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One day before the start of the '84 season, San Francisco's Bill Walsh got to thinking about Jack (Hacksaw) Reynolds, his 36-year-old linebacker. And he started to worry. "The guy's going into his 15th season," Walsh mused. "He's getting a little old. He might get hurt out there." So Walsh tried to talk Reynolds, the 49ers' defensive field general the past few years—when San Francisco is on offense, Reynolds diagrams plays on the sideline on what's known as Hacksaw's Chalkboard—into a coaching job. Reynolds would have none of it, saying he would look elsewhere—even the USFL—just so he could keep playing.
Walsh relented and decided that on first downs and on short yardage situations he'd start Hacksaw at weakside inside linebacker—the Plugger, as the club refers to the player in that position. And the Plugger he has been. Even with his limited playing time, he has 28 tackles in eight games, and the 49ers are 7-1. "Jack was right," Walsh says. "I was premature."
On their first day of nursery school, 2-year-old Evan Dennard, the son of Buffalo receiver Preston Dennard, and his classmate Kristen Ferguson, also 2, the daughter of Bills quarterback Joe Ferguson, got into a little skirmish. Upon hearing about the tiff from his wife, Jackie, Dennard admonished his son, "No! No! Don't fight with her. Daddy's got to get some passes."
If Chuck Muncie continues to show progress in his rehabilitation from alcohol and cocaine abuse, doctors for the San Diego running back plan to meet with Pete Rozelle in the next two weeks to recommend that Muncie be reinstated this season. And to prove his drug days are over, Muncie says he'll submit to random urinalyses.
"The doctors feel if Chuck is to recover completely that it's best that he play football," says George Deane, Muncie's attorney. "He has got to get back into the real world, to get on with his life."
Rozelle, who's proud of the NFL's drug rehab programs, is likely to give Muncie the O.K. " Art Schlichter's doctors advised that Art return as soon as possible to football as part of his rehabilitation [from compulsive gambling]," says Joe Browne, an NFL spokesman. And Colt quarterback Schlichter was reinstated this season. " Rozelle has always felt gambling is more serious; it goes to the heart of the game. If Chuck Muncie keeps up his aftercare, it's possible the commissioner will let him play this year."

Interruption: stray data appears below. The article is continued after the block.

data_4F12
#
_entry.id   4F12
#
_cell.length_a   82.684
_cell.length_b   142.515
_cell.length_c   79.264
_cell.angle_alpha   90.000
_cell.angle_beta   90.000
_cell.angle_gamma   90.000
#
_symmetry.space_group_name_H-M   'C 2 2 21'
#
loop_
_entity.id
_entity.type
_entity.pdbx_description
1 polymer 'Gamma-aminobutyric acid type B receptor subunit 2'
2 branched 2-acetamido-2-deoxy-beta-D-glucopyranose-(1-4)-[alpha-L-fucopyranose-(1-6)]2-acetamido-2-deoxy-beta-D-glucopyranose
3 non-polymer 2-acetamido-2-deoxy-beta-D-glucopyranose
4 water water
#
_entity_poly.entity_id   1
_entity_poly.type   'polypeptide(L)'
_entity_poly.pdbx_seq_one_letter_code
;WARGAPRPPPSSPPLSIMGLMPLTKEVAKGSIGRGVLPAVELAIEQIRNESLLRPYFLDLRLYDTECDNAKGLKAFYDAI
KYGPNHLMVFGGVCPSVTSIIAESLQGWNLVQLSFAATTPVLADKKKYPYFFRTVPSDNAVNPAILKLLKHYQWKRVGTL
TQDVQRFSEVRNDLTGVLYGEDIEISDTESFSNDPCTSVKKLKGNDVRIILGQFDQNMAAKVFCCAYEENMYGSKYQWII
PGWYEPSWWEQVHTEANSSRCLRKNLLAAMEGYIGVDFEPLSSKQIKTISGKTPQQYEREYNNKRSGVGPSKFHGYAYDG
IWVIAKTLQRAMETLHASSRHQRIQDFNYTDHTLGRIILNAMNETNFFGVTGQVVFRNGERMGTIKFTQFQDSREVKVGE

Muncie, who spent from Sept. 17 to Oct. 17 at the Schulte Institute in Scottsdale, Ariz., is now an outpatient at San Diego's Scripps Clinic. He is also scheduled to attend several Alcoholics Anonymous and Cocaine Anonymous meetings each week.
"We're all to blame," Deane says. "Robyn [ Muncie's wife], me and everybody on the Chargers. We were all aware of it, but we let him go merrily on his way with a problem. Why? Because society coddles athletes; they're spoiled. We take care of them, and we excuse them.
"Chuck liked to drink a few beers. He smoked joints for a long time. But until he went to Miami, he never tested dirty. I told him before he got there, 'Your urine is clean 72 hours after you do cocaine. Don't screw this up.' So, he flunks his physical. Only then did I realize his intense drug hunger. I'd always thought it was recreational.
"When did he become an addict? Which drink put him over? Which line of cocaine was the turning point? I don't know. He might not even know.